Dale Jefferson

Dale Jefferson

Father, Husband, Classical Liberal, Software Developer

Understanding Redux

By Dale Jefferson. Published
JavaScript, Redux

After using Redux on a handful of large applications, this is my understanding of how it should be used.

The simple example

const todos = (state = [], {type, payload}) => {
  switch (type) {
    case "ADD_TODO":
      return [...state, payload];
      return state;

const store = createStore(todos);
store.dispatch({type: "ADD_TODO", payload: "Learn Redux"});

The whole state of your app is stored in an object tree inside a single store.

So what is “whole state” of this application? I think the first thing we need to understand is the difference between state and data. It’s very convenient to put everything into to the redux state, and derive the visible state from the Redux state.

const mapStateToProps = todos => ({
  todos: todos.filter(activeTodos).take(5) // Take the top 5 todos

So we keep every single todo the user has ever created (potentially thousands), in memory locally on device, that does not sound like it’s going to end well.

I would argue that the user’s todo items are data and not application state. So what is application state? Let’s take a look at what is displayed on screen, and attempt to determine the application state that would be required to describe it.

  1. Which filter has been selected (All, Active, Completed)
  2. Text input
  3. Total number of items remaining
  4. Titles of the visible todos

That’s it if I were to inspect the Redux state for this application I should see.

const state = {
  textInput: "Drink Coffee",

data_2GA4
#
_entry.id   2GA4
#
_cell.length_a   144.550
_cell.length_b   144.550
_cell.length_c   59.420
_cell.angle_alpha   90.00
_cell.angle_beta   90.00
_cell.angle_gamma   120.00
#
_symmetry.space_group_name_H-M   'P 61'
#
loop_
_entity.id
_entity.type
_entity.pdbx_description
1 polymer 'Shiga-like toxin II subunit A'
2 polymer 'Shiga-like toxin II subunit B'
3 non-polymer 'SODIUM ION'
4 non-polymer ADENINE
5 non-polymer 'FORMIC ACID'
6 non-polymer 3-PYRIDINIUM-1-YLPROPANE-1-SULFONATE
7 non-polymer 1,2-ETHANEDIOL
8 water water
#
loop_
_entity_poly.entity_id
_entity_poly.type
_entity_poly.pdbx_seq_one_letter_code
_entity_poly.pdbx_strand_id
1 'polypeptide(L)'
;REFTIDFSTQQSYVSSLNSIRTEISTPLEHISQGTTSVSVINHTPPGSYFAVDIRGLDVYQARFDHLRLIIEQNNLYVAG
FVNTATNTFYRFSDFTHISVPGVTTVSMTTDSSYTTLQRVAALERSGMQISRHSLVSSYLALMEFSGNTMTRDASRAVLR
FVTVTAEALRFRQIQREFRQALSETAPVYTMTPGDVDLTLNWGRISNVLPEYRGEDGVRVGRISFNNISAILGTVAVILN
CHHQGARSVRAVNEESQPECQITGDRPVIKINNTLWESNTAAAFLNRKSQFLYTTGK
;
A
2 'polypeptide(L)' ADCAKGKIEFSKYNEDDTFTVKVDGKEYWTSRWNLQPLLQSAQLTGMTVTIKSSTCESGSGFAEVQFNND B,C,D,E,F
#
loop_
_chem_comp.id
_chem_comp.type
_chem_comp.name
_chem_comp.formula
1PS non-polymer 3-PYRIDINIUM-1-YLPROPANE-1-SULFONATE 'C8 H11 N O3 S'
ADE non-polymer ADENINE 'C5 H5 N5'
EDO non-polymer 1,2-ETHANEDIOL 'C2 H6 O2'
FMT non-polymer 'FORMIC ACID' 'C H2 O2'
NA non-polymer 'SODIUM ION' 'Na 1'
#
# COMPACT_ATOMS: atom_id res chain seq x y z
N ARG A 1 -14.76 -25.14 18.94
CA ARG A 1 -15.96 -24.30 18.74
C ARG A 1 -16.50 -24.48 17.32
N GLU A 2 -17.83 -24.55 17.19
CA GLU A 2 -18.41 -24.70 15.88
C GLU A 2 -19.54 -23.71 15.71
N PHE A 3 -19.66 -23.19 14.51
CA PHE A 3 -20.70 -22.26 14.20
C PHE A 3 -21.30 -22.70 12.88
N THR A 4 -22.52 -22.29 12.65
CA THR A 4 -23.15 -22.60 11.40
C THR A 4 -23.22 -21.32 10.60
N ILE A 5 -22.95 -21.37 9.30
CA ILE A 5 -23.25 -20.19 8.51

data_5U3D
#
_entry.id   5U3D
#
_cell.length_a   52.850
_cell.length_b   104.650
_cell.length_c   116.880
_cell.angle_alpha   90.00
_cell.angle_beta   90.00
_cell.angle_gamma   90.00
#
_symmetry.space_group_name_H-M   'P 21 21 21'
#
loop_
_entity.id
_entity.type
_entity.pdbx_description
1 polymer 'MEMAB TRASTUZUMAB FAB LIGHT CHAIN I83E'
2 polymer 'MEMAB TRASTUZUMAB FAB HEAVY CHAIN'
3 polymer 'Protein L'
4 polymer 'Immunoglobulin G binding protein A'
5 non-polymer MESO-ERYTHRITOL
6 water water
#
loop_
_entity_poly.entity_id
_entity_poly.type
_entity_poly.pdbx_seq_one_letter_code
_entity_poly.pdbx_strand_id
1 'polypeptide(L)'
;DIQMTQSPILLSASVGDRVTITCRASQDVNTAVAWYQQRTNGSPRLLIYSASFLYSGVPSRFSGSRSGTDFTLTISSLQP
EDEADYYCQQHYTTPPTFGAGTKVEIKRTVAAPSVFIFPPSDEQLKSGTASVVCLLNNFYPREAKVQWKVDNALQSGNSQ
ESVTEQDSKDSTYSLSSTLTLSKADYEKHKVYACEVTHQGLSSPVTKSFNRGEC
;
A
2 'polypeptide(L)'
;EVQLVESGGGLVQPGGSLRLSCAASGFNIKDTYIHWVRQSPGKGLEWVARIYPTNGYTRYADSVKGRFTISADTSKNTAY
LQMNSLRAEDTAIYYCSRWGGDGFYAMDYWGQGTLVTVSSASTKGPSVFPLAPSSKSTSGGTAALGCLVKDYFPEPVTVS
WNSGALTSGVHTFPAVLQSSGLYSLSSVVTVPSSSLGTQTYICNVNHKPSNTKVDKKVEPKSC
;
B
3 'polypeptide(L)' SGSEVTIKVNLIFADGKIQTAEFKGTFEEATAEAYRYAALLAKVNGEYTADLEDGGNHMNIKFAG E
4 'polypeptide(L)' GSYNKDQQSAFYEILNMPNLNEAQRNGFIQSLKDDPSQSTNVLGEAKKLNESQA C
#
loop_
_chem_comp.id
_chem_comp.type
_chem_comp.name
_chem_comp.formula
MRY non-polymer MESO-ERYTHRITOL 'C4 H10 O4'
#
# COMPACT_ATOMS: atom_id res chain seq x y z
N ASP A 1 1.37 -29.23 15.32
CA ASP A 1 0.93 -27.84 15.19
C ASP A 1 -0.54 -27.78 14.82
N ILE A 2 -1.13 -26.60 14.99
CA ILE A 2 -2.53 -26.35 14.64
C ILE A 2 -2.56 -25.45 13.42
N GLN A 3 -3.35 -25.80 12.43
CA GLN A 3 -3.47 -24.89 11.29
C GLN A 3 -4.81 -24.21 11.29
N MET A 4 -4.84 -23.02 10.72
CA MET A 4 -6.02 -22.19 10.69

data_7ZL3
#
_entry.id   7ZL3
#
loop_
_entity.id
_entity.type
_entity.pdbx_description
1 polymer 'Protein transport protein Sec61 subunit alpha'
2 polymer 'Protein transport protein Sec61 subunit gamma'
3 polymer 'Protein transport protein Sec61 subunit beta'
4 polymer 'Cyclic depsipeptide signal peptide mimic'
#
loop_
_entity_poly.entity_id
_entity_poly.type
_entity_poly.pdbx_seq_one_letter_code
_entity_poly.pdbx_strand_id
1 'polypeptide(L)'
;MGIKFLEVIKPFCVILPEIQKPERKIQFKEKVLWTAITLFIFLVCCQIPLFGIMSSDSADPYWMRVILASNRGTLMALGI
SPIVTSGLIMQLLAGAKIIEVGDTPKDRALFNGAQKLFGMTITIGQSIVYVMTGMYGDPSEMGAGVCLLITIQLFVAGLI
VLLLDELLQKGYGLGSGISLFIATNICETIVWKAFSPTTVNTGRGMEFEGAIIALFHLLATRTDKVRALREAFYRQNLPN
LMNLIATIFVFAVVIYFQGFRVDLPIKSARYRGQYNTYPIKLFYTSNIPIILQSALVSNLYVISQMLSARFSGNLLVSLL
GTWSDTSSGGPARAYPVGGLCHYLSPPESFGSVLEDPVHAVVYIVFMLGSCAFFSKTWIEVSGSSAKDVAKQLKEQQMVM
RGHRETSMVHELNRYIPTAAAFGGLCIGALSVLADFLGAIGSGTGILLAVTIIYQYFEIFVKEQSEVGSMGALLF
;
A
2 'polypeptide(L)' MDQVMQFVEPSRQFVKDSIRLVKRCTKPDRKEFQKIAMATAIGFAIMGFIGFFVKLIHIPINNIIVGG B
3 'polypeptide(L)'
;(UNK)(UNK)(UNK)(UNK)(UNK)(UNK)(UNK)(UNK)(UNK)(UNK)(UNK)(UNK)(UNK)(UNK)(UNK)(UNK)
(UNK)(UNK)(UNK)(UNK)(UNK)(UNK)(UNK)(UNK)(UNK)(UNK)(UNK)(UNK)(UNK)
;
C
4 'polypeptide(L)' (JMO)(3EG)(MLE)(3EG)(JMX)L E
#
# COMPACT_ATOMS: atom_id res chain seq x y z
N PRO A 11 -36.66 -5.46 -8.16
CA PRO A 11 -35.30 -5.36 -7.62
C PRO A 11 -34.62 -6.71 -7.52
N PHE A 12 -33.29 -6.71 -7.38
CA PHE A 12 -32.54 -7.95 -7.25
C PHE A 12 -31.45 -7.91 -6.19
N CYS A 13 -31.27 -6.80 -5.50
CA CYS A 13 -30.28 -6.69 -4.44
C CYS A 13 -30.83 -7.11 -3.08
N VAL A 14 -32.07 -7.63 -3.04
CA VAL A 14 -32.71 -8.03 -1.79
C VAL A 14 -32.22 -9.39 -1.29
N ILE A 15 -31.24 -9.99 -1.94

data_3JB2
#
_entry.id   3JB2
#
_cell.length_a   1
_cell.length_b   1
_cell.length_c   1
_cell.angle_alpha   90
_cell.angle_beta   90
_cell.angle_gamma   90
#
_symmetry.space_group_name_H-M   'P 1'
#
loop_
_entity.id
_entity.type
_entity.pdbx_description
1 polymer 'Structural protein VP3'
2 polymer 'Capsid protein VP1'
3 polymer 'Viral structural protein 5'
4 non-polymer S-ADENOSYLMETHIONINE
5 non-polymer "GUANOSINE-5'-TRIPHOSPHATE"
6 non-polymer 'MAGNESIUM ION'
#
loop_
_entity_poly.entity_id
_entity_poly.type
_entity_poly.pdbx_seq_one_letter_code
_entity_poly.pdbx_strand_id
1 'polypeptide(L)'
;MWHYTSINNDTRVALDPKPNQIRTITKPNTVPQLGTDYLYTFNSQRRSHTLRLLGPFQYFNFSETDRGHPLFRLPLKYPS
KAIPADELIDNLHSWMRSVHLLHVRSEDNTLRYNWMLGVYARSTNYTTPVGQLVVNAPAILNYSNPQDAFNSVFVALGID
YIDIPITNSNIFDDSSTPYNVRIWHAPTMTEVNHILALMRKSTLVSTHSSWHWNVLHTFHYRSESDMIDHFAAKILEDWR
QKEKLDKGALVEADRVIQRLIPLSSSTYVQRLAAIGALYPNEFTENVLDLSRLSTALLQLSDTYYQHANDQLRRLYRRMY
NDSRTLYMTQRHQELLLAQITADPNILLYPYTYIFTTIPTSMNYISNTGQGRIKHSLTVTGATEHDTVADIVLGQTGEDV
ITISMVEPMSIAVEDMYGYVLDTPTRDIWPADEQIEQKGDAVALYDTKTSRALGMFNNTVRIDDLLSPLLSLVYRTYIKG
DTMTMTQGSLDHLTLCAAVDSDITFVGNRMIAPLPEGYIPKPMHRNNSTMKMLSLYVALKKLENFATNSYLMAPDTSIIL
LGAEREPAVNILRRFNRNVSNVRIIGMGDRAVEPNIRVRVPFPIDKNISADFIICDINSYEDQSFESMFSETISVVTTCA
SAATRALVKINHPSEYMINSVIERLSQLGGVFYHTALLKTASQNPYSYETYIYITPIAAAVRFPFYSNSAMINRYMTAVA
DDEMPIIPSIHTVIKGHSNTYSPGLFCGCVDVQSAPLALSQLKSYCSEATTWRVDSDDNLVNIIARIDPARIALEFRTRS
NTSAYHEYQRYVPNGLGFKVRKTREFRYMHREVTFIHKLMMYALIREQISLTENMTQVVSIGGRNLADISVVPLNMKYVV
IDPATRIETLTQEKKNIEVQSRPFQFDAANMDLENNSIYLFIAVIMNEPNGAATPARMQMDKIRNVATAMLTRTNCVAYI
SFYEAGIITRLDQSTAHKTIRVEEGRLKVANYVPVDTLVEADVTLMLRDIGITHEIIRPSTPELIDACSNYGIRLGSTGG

filter: "Active",
  total: 2,
  visableTodos: ["Learn Redux", "Write Article"]

It’s a good idea to think of its shape before writing any code. What’s the minimal representation of your app’s state as an object?

So to build this user interface we don’t need every todo the user has ever created, we just need the todos they are currently viewing. So where does the user data live? We solved this problem along time ago, data lives in a Database or Remote Server.

Redux is the minimum currently active application state and the database/server is the source of truth of all the user’s data. With this knowledge lets rewrite the todo example with an async action creator.

const addTodo = todo => async (dispatch, getState) => {

  await api.post("/todos", todo);

  const {filter} = getState();

  const result = await api.get(`/todos?filter=${filter}`);


When a user creates a new todo we send it to the server to be stored, and then we query the API to get the updated list of todos. If this was an offline application we would save it in localstorage. What happens when the user changes the filter?

const changeFilter = newFilter => async dispatch => {

  const {filter} = getState();

  const result = await api.get(`/todos?filter=${filter}`);


I find most of the application logic lives in the async action creators, since reducers have to be pure and synchronous. I extract much of this logic into a repository.

const TodoRepository = {
  addTodo: todo => api.post("/todos", todo),
  getTodos: filter => api.get(`/todos?filter=${filter}`)

I challenge you to look at your Redux state and see how much state you have that is irrelevant to what the user is currently doing.

Other examples

  1. A book reading app, while the user is reading a book the application state is: Page number, total pages, font size, current page text. We don’t store every book the user has ever read or may read in Redux and every page of the book.
  2. A shopping app, while the user is searching for Coke, the application state is: The search term Coke, number of results, and the titles of results. We don’t store every product in the inventory in Redux nor the product details.